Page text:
Russia Blames Software Error For Nauka Misfire That Changed ISS Attitude by 540 Degrees

Russia Blames Software Error For Nauka Misfire That Changed ISS Attitude by 540 Degrees

Russia finally issued a statement on July 30 about what happened the previous day when the Nauka module suddenly fired its engines after docking with the International Space Station (ISS). Blaming it on a software error, the statement downplayed the incident, just as NASA officials did during a teleconference the day the incident occurred. But a NASA flight director was more blunt saying the space station brought “a knife to a gun fight” during the ordeal. Days later NASA updated its report on how much the ISS’s attitude was disrupted — 540 degrees, not 45.

The 13 meter long, 20.2 Metric Ton Nauka (Science) module docked with the ISS at 9:29 am EDT on July 29 after years of delay and a sporty 8-day rendezvous.

Also known as the Multi-purpose Laboratory Module (MLM) or FGB-2, Nauka is as large as Russia’s other two major ISS modules, Zarya and Zvezda (also called the Service Module–SM). Nauka adds more living accommodations and oxygen generating capacity as well as scientific research facilities and a European Robotic Arm.

All is well now, but it was tense the day of the docking. Just as everything appeared to settle down, Nauka’s engines suddenly and inadvertently sprang to life, changing the space station’s orientation in space, or attitude. During a media teleconference that afternoon, NASA officials said the attitude was off by 45 degrees before engines on Russia’s Zvezda module and Progress MS-17 cargo spacecraft could compensate.

Russia’s space state corporation Roscosmos and the Russian media were silent throughout the episode. What the world knew was thanks to NASA and its live coverage of ISS communications plus the media teleconference.

The next day, Roscosmos issued a statement from former cosmonaut Vladimir Solovyov, who is now Designer General of Russia’s RSC Energia, which built Nauka and is part of Roscosmos.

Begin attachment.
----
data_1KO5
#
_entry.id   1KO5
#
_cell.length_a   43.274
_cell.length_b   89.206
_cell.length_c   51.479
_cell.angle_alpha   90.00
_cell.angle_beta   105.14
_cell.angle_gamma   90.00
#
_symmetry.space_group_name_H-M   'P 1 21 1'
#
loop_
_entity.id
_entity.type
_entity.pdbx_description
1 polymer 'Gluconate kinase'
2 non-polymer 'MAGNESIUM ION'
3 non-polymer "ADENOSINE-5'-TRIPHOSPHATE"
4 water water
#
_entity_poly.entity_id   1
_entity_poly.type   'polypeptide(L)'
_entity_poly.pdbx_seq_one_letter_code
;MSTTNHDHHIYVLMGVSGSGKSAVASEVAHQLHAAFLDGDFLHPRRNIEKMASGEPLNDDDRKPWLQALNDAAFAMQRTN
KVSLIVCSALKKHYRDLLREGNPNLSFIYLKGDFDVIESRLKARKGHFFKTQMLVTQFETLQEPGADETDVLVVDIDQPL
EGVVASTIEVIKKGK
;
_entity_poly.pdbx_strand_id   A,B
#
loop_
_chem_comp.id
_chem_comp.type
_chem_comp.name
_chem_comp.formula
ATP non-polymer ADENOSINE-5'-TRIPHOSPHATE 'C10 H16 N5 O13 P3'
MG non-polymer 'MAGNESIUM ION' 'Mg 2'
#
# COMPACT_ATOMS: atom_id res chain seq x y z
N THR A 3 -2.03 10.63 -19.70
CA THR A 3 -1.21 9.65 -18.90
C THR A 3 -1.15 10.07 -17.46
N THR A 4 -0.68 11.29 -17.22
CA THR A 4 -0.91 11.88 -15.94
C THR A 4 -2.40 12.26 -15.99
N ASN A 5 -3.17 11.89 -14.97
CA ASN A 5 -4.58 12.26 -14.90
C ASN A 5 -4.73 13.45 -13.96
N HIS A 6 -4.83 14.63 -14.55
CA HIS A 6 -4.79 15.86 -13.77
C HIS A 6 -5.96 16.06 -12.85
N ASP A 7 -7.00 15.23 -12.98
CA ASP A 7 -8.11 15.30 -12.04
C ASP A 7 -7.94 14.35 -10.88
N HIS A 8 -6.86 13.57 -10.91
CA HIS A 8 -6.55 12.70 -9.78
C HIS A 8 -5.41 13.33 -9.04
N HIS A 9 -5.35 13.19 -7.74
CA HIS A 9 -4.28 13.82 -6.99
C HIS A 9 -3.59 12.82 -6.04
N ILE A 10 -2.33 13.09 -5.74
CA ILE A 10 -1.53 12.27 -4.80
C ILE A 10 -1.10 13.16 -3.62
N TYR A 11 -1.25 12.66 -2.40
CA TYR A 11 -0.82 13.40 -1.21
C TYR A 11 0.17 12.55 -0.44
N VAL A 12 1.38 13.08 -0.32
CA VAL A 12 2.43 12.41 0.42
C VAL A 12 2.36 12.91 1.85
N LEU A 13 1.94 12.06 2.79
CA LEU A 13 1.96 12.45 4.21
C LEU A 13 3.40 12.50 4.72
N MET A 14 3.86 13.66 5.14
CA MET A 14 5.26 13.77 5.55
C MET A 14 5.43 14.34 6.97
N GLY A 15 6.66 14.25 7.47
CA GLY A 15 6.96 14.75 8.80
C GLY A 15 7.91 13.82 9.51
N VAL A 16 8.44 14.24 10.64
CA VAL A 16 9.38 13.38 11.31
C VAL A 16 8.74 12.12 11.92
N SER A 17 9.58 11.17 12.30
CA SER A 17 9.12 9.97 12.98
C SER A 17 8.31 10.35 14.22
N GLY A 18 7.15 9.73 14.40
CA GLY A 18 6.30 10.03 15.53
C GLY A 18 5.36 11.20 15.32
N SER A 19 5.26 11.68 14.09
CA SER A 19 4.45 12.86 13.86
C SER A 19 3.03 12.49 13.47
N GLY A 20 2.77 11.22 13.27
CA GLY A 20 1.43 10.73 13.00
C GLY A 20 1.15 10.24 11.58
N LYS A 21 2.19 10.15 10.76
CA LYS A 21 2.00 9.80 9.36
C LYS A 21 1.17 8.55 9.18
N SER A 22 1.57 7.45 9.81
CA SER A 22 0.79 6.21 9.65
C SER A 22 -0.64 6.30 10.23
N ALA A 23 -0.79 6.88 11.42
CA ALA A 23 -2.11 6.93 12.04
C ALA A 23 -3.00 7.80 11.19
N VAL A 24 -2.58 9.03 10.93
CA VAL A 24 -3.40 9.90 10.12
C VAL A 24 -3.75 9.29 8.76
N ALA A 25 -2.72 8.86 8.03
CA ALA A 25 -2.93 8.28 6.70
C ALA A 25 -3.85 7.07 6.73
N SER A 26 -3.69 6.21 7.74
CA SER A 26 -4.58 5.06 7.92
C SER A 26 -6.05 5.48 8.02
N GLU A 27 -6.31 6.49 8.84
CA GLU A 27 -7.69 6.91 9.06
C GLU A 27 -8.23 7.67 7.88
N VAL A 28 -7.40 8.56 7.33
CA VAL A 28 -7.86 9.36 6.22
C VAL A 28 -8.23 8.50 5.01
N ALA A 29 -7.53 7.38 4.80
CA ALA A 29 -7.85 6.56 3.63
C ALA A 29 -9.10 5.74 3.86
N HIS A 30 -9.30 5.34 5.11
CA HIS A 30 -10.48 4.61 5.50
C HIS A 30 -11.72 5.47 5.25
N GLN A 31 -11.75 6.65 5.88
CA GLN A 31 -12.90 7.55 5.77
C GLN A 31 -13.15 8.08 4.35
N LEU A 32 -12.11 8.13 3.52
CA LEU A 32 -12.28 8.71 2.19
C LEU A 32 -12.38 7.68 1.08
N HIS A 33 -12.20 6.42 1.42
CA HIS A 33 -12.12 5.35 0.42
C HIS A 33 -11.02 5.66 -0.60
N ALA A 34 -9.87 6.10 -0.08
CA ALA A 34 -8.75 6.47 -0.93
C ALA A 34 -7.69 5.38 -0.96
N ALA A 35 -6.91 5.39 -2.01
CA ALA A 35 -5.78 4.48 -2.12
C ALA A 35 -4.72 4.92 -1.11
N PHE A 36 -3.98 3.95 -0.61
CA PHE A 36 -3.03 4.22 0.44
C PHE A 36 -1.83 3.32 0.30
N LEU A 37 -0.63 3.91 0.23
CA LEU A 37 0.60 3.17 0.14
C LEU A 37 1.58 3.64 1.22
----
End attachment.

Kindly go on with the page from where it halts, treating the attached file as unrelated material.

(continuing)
Due to a short-term software failure, a direct command was mistakenly implemented to turn on the module’s engines for withdrawal, which led to some modification of the orientation of the complex as a whole.

This situation was quickly countered by the propulsion system of the Zvezda module. At the moment, the station is in its normal orientation, all the ISS and the multipurpose laboratory module systems are operating normally. A reliable internal power and command interface was created, as well as a power supply interface that connected the module to the station.

Like the NASA officials at the teleconference yesterday, Russia’s statement downplayed the significance of Nauka’s engines unintentionally firing. But NASA flight director Zebulon Scoville, who was on console at Mission Control Center (MCC)-Houston, gave a more blunt assessment via Twitter.

Scoville said the estimate that the space station’s attitude was off by “only” 45 degrees was “premature” and “we proceeded to do headstands and cartwheels” of which “Olympic judges would be proud.”  It was a “force fight” between the misfiring thrusters on Nauka/MLM and those trying to correct the situation on the Zvezda/Service Module (SM) –“the ISS brought a knife to a gun fight.”

NASA officials stressed the ISS crew was never in any danger due to the misfiring, but decided to delay launch of Boeing’s Starliner’s uncrewed Orbital Flight Test-2 (OFT-2), that had been scheduled for July 30.

On August 2, Kenneth Chang of the New York Times published an article detailing more of Scoville’s story and characterizing what happened to the ISS as a “back flip.”

“In an interview, Mr. Scoville described how the International Space Station spun one-and-a-half revolutions — about 540 degrees — before coming to a stop upside down. The space station then did a 180-degree forward flip to get back to its original orientation.”

The next day, NASA made it official, acknowleding in an update to its earlier tweet that the ISS attitude did in fact change by about 540 degrees.

The bottom line is that the crew was not in danger and the ISS appears to have withstood the gyrations, but as Scoville said, “Yeehaw! That. was. a. day.”


This article was updated.

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